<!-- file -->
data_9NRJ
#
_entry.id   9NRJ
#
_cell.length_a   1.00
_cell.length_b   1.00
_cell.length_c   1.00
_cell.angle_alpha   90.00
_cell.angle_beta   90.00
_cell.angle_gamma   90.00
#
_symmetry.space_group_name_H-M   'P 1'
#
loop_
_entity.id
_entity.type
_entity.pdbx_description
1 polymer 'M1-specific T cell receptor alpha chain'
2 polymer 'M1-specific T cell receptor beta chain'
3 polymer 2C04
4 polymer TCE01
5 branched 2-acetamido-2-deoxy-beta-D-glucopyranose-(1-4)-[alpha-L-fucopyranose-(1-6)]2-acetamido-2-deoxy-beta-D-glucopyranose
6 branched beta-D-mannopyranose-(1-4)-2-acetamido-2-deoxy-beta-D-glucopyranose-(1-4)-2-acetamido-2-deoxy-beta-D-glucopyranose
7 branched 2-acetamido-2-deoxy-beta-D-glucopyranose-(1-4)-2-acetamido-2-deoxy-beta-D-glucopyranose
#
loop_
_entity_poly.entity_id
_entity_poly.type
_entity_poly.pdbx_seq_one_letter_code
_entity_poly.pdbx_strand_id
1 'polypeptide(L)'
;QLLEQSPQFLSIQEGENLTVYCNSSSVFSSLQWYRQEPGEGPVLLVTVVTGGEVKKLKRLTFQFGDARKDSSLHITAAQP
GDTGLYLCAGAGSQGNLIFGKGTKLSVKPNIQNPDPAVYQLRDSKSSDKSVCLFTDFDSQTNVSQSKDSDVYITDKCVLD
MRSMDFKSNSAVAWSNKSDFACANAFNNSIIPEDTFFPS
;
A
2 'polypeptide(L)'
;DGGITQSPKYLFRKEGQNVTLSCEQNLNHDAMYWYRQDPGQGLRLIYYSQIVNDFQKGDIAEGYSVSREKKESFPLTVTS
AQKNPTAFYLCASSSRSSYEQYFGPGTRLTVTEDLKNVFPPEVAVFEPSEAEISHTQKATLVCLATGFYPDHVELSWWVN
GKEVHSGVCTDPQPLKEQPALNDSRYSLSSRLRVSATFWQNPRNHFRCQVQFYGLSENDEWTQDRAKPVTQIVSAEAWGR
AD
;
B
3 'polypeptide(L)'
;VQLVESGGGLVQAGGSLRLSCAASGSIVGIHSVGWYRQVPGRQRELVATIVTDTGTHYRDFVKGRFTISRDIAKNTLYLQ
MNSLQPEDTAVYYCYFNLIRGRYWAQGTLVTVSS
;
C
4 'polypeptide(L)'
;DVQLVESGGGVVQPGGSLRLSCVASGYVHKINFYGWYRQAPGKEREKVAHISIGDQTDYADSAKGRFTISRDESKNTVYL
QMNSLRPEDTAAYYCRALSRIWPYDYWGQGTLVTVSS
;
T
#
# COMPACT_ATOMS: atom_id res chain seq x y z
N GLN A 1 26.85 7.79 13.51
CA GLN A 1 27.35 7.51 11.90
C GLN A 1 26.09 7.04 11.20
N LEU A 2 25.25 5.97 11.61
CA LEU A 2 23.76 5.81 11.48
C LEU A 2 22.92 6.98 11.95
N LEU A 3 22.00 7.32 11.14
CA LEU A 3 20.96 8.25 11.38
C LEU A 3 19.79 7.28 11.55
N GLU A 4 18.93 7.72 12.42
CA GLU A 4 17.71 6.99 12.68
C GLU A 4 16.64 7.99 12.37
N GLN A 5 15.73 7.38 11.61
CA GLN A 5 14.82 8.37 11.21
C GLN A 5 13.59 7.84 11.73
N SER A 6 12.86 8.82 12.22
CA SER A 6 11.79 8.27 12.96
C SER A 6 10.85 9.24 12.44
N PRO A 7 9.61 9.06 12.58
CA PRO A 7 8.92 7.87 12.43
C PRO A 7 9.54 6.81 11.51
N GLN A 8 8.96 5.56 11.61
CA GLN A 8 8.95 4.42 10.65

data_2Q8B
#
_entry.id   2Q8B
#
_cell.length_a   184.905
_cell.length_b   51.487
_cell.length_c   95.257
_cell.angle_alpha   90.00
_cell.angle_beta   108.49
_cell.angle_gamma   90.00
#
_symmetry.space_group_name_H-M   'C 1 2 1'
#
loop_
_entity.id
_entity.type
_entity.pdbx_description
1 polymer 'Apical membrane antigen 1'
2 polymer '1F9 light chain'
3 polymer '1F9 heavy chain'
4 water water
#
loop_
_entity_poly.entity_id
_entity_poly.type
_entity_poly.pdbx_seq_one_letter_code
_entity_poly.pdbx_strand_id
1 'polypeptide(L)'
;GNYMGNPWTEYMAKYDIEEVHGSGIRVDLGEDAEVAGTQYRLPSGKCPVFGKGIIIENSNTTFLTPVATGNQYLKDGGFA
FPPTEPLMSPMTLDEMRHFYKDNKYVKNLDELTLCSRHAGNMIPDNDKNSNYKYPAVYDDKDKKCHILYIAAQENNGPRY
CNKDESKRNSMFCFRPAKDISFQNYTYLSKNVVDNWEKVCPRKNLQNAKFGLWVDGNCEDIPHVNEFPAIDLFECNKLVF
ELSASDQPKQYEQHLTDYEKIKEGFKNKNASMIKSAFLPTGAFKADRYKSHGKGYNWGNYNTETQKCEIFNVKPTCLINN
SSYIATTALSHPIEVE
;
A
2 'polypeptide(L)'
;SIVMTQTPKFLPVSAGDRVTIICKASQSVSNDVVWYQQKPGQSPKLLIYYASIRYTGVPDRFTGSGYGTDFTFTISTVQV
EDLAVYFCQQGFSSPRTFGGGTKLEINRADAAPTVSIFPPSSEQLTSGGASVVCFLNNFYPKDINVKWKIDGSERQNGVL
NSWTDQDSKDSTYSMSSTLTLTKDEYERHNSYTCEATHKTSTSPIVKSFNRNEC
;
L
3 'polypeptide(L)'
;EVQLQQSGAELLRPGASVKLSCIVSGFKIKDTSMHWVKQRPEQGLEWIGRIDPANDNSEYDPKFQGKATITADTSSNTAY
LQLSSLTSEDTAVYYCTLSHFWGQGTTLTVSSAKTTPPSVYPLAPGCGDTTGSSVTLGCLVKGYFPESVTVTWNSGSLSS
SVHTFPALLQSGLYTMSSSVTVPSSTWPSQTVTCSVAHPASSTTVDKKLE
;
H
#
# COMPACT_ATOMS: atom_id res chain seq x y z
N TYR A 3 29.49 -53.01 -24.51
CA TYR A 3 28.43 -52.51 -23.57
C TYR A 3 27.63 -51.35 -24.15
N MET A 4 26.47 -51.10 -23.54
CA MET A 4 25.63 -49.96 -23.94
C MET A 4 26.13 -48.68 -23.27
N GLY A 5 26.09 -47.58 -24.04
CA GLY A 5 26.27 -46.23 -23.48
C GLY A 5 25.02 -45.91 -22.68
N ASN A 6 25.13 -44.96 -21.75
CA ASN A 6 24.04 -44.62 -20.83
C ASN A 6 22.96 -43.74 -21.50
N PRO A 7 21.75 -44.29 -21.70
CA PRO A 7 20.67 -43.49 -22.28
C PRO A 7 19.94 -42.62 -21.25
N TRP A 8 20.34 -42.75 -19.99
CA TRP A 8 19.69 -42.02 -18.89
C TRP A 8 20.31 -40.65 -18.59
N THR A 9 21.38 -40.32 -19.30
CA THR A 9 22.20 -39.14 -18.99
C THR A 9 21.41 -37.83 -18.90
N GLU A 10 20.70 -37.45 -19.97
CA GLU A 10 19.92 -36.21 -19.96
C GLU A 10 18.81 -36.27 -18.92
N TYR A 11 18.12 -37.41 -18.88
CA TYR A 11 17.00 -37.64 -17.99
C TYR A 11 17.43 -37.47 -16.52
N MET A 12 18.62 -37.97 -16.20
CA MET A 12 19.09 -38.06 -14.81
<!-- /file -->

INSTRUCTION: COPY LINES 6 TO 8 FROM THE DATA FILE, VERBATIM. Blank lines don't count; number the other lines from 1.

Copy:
_cell.length_b   1.00
_cell.length_c   1.00
_cell.angle_alpha   90.00